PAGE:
TWO York charity projects will benefit from awards of more than £34,000 from the BBC’s Children in Need.

The grants will help York Carers Centre and York Mind fund projects to provide services to young people across the city and bring Children in Need’s total local investment to more than £300,000.

York Carers Centre will use its three-year grant of £24,660 to deliver a six-week summer holiday activity programme to young carers.

The project will help combat isolation and loneliness, enabling youngsters to have fun and build friendships, confidence and self-esteem.

Manager Carole Zagrovic said: “We’re delighted with this new grant from BBC Children in Need.

“Children and young people with caring responsibilities lead quite emotionally complex lives as their responsibilities have an impact on their education, childhood and friendships, which can leave them feeling very isolated.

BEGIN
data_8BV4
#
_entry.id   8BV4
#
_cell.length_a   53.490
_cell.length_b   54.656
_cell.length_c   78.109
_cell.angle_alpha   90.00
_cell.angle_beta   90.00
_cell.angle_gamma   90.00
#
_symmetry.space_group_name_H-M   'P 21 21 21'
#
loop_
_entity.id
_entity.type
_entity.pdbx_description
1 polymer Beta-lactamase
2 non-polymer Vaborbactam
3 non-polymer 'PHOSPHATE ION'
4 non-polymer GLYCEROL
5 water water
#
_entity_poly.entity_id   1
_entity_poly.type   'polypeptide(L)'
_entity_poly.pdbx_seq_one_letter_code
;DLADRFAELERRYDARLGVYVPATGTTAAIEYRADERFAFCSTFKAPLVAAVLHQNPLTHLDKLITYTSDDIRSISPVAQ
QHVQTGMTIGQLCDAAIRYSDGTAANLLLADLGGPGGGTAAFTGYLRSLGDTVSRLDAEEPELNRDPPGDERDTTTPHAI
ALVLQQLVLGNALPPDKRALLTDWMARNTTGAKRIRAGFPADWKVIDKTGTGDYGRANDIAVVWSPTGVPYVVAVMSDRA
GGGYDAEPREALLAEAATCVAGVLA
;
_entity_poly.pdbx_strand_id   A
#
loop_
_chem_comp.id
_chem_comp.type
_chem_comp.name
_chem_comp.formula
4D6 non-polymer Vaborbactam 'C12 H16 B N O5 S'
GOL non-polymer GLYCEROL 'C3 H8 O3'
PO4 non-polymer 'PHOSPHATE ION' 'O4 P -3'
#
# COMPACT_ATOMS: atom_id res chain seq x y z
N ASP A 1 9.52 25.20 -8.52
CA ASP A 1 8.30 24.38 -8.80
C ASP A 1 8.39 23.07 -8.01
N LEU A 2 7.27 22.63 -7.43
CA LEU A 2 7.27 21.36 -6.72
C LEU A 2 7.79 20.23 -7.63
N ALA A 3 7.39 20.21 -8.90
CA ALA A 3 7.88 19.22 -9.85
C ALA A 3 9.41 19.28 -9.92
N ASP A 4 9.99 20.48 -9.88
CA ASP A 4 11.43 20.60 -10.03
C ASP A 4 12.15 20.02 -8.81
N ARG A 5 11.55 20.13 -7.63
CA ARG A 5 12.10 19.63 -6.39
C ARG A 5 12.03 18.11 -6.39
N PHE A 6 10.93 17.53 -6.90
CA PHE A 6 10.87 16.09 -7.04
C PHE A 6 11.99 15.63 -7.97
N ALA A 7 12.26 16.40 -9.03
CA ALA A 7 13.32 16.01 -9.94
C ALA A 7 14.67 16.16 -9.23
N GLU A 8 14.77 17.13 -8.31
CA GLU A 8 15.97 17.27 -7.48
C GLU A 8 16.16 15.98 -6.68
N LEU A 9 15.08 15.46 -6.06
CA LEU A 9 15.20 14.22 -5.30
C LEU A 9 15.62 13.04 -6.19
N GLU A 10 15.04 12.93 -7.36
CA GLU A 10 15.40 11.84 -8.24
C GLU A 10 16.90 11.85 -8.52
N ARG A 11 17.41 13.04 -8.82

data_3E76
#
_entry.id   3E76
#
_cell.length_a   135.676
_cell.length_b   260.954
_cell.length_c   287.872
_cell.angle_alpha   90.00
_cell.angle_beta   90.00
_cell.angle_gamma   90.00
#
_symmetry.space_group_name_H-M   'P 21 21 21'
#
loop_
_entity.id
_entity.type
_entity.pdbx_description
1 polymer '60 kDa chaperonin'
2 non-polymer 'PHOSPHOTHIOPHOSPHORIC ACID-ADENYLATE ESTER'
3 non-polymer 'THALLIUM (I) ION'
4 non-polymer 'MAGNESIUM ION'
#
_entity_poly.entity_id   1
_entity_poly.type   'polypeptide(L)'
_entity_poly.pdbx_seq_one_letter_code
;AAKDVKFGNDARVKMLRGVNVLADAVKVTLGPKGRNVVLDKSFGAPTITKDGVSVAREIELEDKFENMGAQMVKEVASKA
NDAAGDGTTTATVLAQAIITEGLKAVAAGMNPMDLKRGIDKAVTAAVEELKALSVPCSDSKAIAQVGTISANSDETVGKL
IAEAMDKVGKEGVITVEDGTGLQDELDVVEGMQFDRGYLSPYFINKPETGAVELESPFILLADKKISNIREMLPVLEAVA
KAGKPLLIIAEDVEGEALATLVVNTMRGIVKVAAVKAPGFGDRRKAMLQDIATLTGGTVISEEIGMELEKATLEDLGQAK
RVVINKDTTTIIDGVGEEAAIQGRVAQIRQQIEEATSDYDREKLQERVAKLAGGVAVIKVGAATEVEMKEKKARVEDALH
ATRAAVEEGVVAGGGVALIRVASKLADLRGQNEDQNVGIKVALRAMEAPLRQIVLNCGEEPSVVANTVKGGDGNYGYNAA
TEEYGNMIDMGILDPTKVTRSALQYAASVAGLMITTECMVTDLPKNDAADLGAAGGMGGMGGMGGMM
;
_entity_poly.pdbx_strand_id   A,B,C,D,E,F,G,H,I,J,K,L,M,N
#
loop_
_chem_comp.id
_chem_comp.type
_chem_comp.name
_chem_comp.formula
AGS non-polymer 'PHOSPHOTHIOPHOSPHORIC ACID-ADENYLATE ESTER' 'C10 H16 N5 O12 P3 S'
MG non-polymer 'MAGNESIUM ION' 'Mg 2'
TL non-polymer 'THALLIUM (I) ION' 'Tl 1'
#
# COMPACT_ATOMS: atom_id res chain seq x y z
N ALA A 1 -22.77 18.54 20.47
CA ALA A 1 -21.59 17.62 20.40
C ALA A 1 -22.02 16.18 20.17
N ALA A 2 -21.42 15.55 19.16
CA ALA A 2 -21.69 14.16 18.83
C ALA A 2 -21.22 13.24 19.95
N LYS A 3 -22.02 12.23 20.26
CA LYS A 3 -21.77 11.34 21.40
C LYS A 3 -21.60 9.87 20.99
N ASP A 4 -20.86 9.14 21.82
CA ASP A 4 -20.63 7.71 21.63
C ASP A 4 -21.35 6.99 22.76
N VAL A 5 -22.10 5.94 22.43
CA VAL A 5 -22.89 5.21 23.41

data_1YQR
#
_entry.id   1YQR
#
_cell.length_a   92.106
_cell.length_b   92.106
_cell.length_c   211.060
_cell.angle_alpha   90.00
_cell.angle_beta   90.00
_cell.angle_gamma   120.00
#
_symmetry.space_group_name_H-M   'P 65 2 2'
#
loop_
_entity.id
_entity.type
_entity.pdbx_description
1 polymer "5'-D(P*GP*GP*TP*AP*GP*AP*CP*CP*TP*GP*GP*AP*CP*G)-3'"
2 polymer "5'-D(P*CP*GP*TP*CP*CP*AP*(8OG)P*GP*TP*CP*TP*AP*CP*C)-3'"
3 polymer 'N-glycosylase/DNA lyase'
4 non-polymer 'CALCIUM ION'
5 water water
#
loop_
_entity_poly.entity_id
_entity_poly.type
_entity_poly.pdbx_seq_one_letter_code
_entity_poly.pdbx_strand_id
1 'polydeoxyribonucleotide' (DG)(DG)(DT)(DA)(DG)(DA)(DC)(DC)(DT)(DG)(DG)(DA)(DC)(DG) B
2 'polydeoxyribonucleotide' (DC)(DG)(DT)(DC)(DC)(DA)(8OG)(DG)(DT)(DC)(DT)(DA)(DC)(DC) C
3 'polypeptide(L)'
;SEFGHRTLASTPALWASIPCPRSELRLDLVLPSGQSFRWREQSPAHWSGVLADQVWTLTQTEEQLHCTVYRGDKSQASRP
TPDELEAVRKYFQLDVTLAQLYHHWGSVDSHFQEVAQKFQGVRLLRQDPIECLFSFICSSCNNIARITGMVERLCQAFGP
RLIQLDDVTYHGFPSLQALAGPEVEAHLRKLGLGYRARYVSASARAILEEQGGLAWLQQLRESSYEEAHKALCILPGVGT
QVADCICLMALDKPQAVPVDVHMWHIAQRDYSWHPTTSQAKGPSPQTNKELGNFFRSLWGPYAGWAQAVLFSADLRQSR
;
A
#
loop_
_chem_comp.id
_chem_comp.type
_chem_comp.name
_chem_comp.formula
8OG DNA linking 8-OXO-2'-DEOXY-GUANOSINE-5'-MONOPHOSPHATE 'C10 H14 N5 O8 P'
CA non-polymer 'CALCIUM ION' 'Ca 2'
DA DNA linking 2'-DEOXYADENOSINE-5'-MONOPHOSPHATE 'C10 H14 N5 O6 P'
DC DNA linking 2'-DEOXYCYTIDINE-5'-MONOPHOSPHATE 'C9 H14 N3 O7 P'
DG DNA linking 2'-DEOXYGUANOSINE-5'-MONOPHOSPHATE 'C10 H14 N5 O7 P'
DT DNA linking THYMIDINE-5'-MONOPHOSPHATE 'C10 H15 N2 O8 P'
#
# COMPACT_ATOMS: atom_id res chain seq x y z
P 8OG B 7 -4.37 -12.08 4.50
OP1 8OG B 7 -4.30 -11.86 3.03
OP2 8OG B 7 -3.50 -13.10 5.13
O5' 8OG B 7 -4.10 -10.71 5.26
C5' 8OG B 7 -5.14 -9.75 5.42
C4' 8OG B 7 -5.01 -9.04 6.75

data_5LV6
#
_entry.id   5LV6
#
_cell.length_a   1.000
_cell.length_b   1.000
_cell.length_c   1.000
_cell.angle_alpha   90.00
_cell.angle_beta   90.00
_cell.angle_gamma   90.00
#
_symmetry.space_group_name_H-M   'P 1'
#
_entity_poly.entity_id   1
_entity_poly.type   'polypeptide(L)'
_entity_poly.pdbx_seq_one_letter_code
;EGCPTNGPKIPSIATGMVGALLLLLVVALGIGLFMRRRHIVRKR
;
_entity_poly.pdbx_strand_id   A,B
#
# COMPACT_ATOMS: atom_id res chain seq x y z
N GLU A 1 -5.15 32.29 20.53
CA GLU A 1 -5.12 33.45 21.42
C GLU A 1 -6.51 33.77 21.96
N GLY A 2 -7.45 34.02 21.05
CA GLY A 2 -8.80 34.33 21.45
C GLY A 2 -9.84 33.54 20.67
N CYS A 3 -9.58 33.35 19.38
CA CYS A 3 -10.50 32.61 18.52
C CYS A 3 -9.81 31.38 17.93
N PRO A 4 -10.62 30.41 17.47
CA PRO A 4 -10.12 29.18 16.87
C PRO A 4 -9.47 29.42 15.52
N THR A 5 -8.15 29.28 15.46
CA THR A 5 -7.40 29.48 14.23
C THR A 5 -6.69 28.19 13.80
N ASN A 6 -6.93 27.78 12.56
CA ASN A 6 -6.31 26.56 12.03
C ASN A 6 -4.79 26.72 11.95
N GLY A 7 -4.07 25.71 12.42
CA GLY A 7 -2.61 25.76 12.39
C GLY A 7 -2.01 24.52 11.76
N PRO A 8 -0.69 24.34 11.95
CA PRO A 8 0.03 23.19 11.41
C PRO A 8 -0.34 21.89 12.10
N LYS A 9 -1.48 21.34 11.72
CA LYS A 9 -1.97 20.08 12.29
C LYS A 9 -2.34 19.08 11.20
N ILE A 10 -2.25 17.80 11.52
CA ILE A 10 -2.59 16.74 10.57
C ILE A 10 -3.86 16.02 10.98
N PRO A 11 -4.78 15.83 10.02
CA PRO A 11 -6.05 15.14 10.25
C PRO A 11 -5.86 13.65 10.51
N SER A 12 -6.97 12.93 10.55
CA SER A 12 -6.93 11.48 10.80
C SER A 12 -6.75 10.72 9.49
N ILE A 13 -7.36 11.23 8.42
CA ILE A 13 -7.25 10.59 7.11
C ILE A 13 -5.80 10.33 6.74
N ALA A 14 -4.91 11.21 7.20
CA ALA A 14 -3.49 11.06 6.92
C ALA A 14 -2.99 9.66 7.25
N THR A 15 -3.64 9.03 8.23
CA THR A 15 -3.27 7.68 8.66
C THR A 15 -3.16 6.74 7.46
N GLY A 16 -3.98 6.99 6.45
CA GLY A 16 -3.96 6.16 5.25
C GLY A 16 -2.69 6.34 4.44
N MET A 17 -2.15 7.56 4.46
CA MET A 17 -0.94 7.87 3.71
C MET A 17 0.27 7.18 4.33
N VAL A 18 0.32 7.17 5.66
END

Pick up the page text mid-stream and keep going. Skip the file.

“Our project helps to combat these issues, by improving their emotional resilience and life skills and raising their aspirations for the future.”

In addition, York Mind has received a grant of £10,000, which will enable it to deliver peer support group sessions for young people experiencing difficulties with their mental health.

The sessions will give them the chance to engage with others going through similar experiences and develop positive strategies while increasing their resilience.

The project works with youngsters in their recovery to help them increase confidence and self-esteem, develop independence and encourage them to engage in mainstream activities.

Children in Need regional head, Elizabeth Myers, said: “It’s always a real privilege to award new grants to projects like York Carers Centre and York Mind, which demonstrate how our small grants programme makes a positive difference to children and young people’s lives.”

Across York, Children in Need, is currently funding nine projects to a total of £302, 649.

Chief executive Simon Antrobus said: “Thanks to our generous supporters, our small grants programme can and does make a significant and lasting impact on young lives."